Do you ever walk into a hotel room and think to yourself, ahhhh this is so relaxing? It is the same feeling you get when you walk into a house that is for sale and has been properly staged for viewing.
Clutter creates anxiety. De-cluttering is relaxing. Why? Because, clutter is chaos and when we are faced with chaos our brains try to bring order to it all which takes energy.
“A primary method for gaining a mind full of peace is to practice emptying the mind.”
~ Napoleon Hill
Buddhists will tell you that clearing the mind is the path to inner peace, and so it follows that clearing the house is the path to a more peaceful house.
Until recently, I was a lifer pack rat. I would keep sweatshirts that I wore in University, cell phones that I bought 15 years ago, books I would never read, old magazines, stuff I had bought and never even opened (still in the package), furniture in the garage that will never make it back into our house and a basement full of boxes of stuff I would open and then re-close assuming that it must be worth keeping. At one point I even had a storage locker to keep my junk. Part of me thought one day we just might need that stuff and if we keep it we won’t have to buy it again. Usually that day never came.
I have never seen the show Hoarders, but I imagine I was more like the people in that show than the friend of mine that moved from Ottawa to New Zealand and took only what would fit in his car.
Once kids come into your life the clutter can reach new heights and I guess in my case it was my breaking point. I realized two things: that keeping all this stuff was a huge energy drain on me and it was a waste keeping it all when someone else might be able to use it.
With my wife’s help we set out to break my ways.
First we gave a truckload of stuff from our garage to the local Montessori for their garage sale. That was liberating, but it hardly made a dent and I was still somehow attached to a lot of “junk” in our house.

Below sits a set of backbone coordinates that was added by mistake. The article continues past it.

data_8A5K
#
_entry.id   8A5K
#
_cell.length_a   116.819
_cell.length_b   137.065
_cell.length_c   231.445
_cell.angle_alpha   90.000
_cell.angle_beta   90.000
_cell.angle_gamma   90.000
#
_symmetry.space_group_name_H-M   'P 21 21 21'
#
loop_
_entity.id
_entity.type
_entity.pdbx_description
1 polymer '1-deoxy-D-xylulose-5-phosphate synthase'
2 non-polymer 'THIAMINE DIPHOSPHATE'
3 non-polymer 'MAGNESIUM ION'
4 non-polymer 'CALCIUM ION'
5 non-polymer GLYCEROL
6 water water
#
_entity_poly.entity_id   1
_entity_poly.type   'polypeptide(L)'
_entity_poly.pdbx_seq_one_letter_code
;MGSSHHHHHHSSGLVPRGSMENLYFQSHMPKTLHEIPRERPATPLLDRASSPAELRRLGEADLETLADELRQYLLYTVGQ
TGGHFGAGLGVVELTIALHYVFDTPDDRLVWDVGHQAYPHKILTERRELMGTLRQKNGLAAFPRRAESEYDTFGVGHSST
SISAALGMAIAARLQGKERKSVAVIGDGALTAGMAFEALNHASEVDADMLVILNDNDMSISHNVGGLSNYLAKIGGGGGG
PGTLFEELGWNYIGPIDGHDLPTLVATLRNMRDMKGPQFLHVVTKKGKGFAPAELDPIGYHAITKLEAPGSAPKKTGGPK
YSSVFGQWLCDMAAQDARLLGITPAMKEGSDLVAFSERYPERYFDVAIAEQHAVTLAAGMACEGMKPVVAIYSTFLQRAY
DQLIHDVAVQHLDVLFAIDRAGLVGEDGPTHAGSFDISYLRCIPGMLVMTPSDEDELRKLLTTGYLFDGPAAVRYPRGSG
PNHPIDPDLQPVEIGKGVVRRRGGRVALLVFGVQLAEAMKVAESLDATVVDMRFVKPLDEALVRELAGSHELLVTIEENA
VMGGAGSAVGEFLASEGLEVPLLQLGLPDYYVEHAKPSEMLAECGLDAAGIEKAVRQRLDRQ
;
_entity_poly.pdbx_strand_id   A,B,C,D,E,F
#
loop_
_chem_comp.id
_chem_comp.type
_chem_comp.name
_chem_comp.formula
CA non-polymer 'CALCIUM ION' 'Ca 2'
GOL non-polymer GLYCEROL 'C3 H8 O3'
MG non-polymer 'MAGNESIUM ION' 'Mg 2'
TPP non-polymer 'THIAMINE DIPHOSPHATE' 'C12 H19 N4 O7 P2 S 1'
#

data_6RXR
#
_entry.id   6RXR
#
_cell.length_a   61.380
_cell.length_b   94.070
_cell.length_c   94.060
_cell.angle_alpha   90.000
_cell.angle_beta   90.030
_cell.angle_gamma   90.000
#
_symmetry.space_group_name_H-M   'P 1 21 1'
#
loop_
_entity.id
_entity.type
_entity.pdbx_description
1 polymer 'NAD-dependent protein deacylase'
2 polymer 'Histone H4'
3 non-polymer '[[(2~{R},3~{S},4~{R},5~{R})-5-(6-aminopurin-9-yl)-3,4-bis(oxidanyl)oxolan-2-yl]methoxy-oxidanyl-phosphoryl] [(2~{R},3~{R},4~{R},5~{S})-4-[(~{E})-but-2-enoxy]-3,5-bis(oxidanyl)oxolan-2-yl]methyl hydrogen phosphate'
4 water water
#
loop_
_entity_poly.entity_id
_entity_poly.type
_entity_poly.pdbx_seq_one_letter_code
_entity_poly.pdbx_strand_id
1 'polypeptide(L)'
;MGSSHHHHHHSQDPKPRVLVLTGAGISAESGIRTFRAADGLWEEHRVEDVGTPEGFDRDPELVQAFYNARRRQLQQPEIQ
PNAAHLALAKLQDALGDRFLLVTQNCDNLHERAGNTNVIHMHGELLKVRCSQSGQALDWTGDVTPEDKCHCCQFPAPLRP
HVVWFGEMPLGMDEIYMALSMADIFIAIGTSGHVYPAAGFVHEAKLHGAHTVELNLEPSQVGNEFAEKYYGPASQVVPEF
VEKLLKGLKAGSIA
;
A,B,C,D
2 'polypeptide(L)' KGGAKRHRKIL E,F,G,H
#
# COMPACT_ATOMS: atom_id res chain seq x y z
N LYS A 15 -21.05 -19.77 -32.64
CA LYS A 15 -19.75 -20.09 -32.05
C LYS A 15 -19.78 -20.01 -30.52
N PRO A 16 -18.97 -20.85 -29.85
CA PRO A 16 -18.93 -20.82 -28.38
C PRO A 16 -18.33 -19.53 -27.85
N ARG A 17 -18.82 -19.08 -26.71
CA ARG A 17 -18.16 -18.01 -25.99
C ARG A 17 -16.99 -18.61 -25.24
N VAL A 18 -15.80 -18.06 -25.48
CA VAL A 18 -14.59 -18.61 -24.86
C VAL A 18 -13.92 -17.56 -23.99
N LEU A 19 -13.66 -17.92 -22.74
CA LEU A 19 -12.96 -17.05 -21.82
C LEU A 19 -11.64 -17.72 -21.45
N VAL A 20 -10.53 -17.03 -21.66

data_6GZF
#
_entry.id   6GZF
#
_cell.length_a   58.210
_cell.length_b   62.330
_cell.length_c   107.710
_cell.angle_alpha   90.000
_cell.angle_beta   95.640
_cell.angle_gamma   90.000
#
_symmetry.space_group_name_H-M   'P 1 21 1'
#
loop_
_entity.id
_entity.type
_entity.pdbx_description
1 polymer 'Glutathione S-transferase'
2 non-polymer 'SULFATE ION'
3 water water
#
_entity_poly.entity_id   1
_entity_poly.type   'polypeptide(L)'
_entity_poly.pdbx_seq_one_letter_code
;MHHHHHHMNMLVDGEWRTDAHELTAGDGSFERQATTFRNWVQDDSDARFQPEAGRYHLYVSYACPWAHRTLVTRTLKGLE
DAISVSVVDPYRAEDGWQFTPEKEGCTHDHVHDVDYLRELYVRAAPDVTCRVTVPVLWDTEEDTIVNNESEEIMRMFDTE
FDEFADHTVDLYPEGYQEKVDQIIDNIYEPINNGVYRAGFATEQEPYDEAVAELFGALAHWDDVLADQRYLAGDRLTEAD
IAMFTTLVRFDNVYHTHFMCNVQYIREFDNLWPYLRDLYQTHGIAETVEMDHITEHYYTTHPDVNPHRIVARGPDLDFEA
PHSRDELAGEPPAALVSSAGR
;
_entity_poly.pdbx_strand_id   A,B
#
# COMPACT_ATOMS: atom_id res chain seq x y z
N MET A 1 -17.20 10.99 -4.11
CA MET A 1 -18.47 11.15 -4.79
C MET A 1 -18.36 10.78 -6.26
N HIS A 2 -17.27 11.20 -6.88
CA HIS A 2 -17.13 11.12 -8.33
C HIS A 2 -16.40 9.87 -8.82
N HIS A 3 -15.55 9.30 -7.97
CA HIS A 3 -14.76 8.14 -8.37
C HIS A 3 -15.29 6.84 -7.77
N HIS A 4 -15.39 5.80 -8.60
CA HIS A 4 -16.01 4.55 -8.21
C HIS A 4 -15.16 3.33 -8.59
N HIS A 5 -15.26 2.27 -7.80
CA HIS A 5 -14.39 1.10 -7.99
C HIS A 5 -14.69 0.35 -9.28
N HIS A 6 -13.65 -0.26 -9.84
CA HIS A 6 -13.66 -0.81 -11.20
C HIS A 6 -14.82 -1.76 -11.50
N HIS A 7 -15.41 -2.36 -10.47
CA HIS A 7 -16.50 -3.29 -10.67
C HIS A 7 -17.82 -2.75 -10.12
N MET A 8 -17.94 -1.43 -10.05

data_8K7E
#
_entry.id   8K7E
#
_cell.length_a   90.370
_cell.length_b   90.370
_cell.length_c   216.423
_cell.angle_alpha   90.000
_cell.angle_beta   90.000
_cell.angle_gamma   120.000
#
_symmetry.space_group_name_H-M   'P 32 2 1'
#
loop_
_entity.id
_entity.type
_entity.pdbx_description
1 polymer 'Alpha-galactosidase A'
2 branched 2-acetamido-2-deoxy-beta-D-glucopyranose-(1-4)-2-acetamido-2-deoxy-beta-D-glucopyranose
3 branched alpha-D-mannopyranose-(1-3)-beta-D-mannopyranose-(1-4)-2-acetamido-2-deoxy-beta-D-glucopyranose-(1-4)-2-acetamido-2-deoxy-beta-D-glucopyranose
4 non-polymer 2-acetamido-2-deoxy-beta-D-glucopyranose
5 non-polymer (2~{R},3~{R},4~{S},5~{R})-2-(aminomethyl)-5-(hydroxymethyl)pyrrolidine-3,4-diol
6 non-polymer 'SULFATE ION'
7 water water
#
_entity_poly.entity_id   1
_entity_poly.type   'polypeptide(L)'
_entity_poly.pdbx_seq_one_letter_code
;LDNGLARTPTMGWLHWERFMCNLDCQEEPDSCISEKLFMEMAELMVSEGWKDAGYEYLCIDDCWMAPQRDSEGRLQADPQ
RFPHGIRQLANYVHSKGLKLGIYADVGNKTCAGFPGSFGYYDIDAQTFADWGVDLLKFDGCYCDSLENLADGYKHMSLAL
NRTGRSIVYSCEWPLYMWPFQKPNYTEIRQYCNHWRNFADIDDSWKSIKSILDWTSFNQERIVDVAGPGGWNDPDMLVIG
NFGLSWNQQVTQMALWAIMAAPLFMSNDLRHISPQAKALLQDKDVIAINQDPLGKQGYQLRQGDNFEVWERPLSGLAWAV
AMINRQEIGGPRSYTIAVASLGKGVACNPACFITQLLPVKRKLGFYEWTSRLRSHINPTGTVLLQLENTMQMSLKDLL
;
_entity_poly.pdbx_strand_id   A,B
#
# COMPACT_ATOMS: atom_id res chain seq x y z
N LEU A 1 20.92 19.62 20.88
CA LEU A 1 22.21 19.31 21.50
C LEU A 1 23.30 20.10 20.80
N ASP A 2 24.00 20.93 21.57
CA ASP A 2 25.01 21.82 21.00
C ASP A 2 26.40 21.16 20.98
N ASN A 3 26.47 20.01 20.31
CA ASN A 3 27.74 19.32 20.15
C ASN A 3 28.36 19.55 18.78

But we kept going. We moved mountains of stuff to our garage for the neighborhood garage and priced things ridiculously cheap to sell it…and we sold very little. What we didn’t sell I took to Neighborhood Services and was shocked to learn they wouldn’t take everything, so I called 1-800 Got Junk, but we didn’t want to pay to have stuff removed so we still had a lot of stuff that had to go.
By this point, I had Learned a couple more things. For one, I hate throwing stuff out. It feel wasteful and that may be why I hung onto so much stuff, but I also enjoy giving stuff away and even get a little kick from earning a few bucks for selling junk. Once I feel like the stuff won’t be wasted, it is easier for me to let go and in the end, I like the feeling of having less stuff because I can get more enjoyment of what is left behind.
Eventually tons of stuff went found new hoes via pawn shops, kijiji, friends and family. Now we have a lot less and I consciously avoid trying to collect things. It is still a work in progress and I think there is plenty that can still go.
My latest trick for getting rid of stuff is a sort of baby steps strategy. I make a point of getting rid of something every day.
And what is the result. It makes a world of difference to have more space in the basement and to see empty shelves everywhere. Feels awesome. Many rooms in our house that ahhhh feeling and I love it.
For quick reference, here are my top suggestions for getting rid of stuff and de-cluttering your home:
- Friends, Family, and Co-Workers – let them have first pick at your stuff. Feels good to help them out.
- Neighborhood Services – surprisingly, they won’t take everything, but they will take a lot of stuff and make sure it doesn’t go into a landfill.
- Kijiji and Other Online Classifieds – you can sell or offer stuff for free and find a taker for almost anything. Even if it’s only coffee money, you are still making sure the stuff doesn’t go to a landfill.
- Community Organizations – daycares, schools and other not for profits are often eager to acquire free stuff. Talk to them to find out what they need.
- Recycle Box or Muni Dump – when the first two R’s in in Reduce, Reuse, Recycle don’t apply then as an absolute last resort, toss stuff out, but try to make sure it goes somewhere other than your trash where it will ultimately end up in a landfill
UPDATE – May 23, 2011
Found this awesome Lifehacker article entitled How to De-Crapify Your Home: A Start-to-Finish Guide – some great tips.